Tech PR pros must evaluate best IT events for clients

After years of struggle, there are legitimate signs of recovery in the world of tech PR. Start-ups are emerging in a number of tech sectors, and there are some healthy dollar signs backing up many of these new ventures.

After years of struggle, there are legitimate signs of recovery in the world of tech PR. Start-ups are emerging in a number of tech sectors, and there are some healthy dollar signs backing up many of these new ventures.

The big tech vendors also have been busy lately; one example is the veritable PR battle going on for ownership of the emerging utility computing craze (HP, IBM, Sun, and BEA have been very active on this PR front). Throw in the fact that the tech trades are restoring their editorial staffs, and it seems as if we not only have great stories to tell, but more journalists to tell them to.

So given the overall upswing in tech, how is it that IT industry events continue to be such an enigma? COMDEX 2004, for example, was recently postponed until 2005. This is following an event last year with fewer than 50,000 attendees, roughly 25% of its peak attendance numbers in the late '90s. The COMDEX saga (not to mention the recent demise of CeBIT America) reflects just how fickle and unpredictable the IT event industry can be.

As PR pros, it's become a real challenge to stay on top of the event industry and make sound attendance recommendations to our clients.

It's important to recognize the IT event industry's shift from horizontal mega-shows to more targeted, technology-specific events. For networking professionals, NetWorld+Interop has become the annual gathering. For security professionals, RSA is the place to be. Linux developers flock to OSBC and LinuxWorld, while grid-computing experts gather at GlobusWORLD, and Digital ID World is the hotbed for identity management discussions.

A focused event brings focused attendees and media who are looking for specific answers to specific questions. As PR professionals, it's in our best interest to find the right event for our clients and determine the pros and cons of participation. It's also our responsibility to keep an eye on the industry and to pass along intelligent event recommendations to our clients.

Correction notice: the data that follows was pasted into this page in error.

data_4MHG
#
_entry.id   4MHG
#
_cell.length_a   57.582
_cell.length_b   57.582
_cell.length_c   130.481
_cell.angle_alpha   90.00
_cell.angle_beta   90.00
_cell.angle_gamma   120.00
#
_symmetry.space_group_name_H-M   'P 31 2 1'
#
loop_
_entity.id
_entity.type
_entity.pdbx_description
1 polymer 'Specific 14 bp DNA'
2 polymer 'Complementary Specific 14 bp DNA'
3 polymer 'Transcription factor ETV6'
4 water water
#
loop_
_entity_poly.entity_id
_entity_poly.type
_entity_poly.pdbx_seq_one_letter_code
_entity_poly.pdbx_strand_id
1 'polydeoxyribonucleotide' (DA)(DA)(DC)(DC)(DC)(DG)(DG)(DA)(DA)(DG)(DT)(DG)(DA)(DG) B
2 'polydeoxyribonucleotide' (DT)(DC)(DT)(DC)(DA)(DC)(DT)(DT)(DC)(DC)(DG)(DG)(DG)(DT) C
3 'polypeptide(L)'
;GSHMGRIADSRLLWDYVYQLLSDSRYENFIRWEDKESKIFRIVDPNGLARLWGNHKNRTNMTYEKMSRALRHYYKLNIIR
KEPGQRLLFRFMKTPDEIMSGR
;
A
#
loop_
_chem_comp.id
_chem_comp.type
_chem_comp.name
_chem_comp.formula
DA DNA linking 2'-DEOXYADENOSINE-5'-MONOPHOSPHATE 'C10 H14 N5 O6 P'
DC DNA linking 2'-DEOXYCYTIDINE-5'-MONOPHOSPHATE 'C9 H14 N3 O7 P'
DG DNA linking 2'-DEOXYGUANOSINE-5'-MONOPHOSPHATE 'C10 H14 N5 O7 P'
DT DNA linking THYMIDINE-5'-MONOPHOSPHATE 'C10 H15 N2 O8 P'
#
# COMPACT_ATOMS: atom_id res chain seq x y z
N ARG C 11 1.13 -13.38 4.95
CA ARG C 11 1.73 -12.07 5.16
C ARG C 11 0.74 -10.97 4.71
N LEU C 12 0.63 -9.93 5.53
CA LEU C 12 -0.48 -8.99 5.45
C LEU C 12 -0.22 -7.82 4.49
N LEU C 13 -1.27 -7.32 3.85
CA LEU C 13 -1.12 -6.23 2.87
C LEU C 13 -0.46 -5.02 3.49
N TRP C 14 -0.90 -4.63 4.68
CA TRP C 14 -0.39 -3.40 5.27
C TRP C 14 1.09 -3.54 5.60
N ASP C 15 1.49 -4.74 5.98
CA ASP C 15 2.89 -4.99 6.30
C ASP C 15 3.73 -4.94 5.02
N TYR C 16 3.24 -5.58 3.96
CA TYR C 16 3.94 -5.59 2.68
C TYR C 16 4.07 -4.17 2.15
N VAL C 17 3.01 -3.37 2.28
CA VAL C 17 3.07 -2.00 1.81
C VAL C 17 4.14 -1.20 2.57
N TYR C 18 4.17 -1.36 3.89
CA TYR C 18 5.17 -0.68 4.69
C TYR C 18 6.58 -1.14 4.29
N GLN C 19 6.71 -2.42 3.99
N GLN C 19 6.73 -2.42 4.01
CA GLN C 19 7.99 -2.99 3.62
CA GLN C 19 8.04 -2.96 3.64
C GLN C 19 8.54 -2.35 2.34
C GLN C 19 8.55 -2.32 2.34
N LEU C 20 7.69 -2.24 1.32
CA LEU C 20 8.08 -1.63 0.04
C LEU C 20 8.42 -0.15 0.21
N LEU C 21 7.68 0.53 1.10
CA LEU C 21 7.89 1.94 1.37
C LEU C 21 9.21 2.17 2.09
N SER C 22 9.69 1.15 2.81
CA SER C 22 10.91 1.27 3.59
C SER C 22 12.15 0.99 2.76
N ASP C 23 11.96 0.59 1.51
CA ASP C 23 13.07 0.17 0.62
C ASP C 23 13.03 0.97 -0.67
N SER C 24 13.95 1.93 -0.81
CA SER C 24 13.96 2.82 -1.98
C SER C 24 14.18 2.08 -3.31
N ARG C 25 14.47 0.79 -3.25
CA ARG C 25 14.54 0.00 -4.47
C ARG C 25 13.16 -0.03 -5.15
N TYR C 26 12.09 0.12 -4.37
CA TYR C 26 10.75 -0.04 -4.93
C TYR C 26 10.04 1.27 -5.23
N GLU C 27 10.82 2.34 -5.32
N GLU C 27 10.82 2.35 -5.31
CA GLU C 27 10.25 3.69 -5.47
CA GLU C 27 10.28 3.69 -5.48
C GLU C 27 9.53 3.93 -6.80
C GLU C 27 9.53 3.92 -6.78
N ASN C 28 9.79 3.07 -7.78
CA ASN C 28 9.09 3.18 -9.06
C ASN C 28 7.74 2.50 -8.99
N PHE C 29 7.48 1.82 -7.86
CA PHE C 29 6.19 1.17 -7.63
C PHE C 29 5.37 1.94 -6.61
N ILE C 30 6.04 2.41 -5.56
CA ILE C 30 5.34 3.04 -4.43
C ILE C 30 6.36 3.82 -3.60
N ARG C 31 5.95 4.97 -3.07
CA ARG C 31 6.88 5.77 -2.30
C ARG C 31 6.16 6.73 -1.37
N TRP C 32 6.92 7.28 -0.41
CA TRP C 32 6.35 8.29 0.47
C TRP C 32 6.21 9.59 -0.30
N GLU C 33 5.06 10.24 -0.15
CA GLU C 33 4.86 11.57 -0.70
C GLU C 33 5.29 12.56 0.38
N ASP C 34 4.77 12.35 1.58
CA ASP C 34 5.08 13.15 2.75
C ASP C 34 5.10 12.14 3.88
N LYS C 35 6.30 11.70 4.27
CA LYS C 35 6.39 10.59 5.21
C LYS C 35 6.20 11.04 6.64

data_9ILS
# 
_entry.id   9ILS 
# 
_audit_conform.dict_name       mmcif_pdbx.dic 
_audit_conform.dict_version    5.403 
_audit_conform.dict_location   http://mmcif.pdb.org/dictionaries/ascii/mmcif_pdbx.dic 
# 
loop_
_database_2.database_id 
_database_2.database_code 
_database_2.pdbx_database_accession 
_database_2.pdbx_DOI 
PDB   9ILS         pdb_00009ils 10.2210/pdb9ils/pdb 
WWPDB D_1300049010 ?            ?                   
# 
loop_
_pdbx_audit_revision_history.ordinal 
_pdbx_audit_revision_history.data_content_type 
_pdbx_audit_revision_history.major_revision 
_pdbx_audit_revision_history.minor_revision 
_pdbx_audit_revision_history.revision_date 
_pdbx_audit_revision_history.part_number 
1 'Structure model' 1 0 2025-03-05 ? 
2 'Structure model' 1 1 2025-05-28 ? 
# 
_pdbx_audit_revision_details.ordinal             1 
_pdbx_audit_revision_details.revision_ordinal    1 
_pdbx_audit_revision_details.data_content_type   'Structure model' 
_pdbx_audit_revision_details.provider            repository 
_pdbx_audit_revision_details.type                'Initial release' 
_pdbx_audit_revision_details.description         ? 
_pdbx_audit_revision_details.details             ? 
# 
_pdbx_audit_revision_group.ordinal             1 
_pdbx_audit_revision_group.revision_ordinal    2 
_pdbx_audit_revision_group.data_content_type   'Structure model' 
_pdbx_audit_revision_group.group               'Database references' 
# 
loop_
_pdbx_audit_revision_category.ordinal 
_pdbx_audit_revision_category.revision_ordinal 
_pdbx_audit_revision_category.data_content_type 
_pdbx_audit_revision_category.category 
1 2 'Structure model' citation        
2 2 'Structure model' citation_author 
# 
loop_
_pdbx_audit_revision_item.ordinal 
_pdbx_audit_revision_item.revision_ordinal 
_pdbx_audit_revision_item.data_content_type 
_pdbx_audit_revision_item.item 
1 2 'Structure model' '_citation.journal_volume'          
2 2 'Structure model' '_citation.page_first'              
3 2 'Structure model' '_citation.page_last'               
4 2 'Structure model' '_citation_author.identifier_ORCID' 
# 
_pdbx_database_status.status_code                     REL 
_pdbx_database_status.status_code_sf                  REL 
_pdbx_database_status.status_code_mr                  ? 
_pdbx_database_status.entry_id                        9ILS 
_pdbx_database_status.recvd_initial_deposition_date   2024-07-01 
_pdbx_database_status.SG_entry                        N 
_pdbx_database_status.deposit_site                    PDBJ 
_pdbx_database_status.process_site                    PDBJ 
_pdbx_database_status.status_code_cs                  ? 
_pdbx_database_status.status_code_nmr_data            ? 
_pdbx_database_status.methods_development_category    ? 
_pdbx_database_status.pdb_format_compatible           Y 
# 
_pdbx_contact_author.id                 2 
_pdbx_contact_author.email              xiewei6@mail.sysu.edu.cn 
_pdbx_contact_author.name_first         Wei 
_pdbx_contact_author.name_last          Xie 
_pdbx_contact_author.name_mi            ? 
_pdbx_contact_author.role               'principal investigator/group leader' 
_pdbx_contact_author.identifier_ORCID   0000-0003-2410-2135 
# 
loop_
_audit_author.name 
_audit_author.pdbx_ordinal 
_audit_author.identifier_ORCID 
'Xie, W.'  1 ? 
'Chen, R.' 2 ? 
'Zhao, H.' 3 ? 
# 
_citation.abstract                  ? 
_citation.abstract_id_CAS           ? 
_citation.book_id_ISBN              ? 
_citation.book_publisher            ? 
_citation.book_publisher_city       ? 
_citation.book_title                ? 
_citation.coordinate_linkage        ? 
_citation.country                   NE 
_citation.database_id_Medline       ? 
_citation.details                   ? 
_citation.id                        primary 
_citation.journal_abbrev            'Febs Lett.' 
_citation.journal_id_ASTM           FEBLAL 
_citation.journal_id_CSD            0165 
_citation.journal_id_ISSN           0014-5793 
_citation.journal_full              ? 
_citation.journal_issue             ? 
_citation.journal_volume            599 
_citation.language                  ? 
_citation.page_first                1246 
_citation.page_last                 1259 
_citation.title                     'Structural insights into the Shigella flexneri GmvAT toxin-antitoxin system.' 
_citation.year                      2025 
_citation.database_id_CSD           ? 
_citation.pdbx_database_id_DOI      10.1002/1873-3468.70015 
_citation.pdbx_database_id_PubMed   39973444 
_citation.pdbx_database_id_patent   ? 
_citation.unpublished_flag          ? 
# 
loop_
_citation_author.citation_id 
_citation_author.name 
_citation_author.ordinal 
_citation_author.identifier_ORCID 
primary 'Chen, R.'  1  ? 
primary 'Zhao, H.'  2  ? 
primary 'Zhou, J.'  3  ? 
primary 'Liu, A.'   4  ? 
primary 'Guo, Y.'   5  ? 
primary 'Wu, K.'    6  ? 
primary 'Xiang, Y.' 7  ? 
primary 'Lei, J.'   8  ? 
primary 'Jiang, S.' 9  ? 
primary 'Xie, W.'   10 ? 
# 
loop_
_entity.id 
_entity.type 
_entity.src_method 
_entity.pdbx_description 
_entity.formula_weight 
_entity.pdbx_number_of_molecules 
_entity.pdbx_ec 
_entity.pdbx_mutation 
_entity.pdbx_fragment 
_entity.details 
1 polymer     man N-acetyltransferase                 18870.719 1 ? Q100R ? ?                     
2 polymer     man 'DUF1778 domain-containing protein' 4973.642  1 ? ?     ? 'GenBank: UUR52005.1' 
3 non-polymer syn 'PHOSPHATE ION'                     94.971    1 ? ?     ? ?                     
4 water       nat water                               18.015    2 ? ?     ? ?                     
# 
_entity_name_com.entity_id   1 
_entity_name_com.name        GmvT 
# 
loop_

Media coverage follows important IT events like dirt follows Pigpen, so a news search on the previous year's event will reveal some vital information. First, the volume (or lack thereof) of media coverage will be an indicator of how successful the event was. Based on which journalists covered the event, you'll also get a better sense of the publicity opportunities that participation might afford. Finally, see which trends and technologies were most prominently on display, which will give you a further idea of how appropriate the fit is for the client.

Anyone who has been burned by a lackluster event tends to have some strong opinions about the experience. A quick canvassing of your network of colleagues will typically reveal at least one useful piece of advice. If the client has a paid relationship with an analyst firm, I would strongly encourage soliciting feedback from that analyst, as well. Analysts have their fingers on the pulse of the IT event industry, and (in this case, anyway) can offer some unbiased advice.

Early on, reach out to the event management to test the responsiveness and professionalism of the organizers. Make a simple request - ask for some demographic information about the attendees or for last year's registered media and analyst list. If there is no response in a satisfactory time period or if you encounter rude or arrogant behavior, guess what - that's likely going to be the client's experience at the actual event.

Early contact with the event is a great litmus test for whether it's going to be a healthy or abusive relationship moving forward. Events make their money by getting people to participate. That means that leading up to the show, they paint a very rosy picture, often exaggerating the size of the audience, the pedigree of the attendees, and the overall importance of the event.

Companies evaluating an event should be primarily looking at the quantity and quality of the buyers in attendance (for lead generation) and the media and analysts in attendance (for publicity opportunities).

There are four vital stats/documents that will tell you almost everything you need to know: the registered media/analyst list from the previous year's event; the exhibitor list from the previous year; the final attendance number from the previous year, preferably verified by an outside auditor; and demographic information about the sheer number and purchasing power of the IT buyers from the previous year.

Depending on which event you're dealing with, it might be very difficult to obtain some of that information. If an event isn't willing to share at least two of the four with you, consider that a red flag.

  • Travis Van works at Page One PR in Palo Alto, CA.

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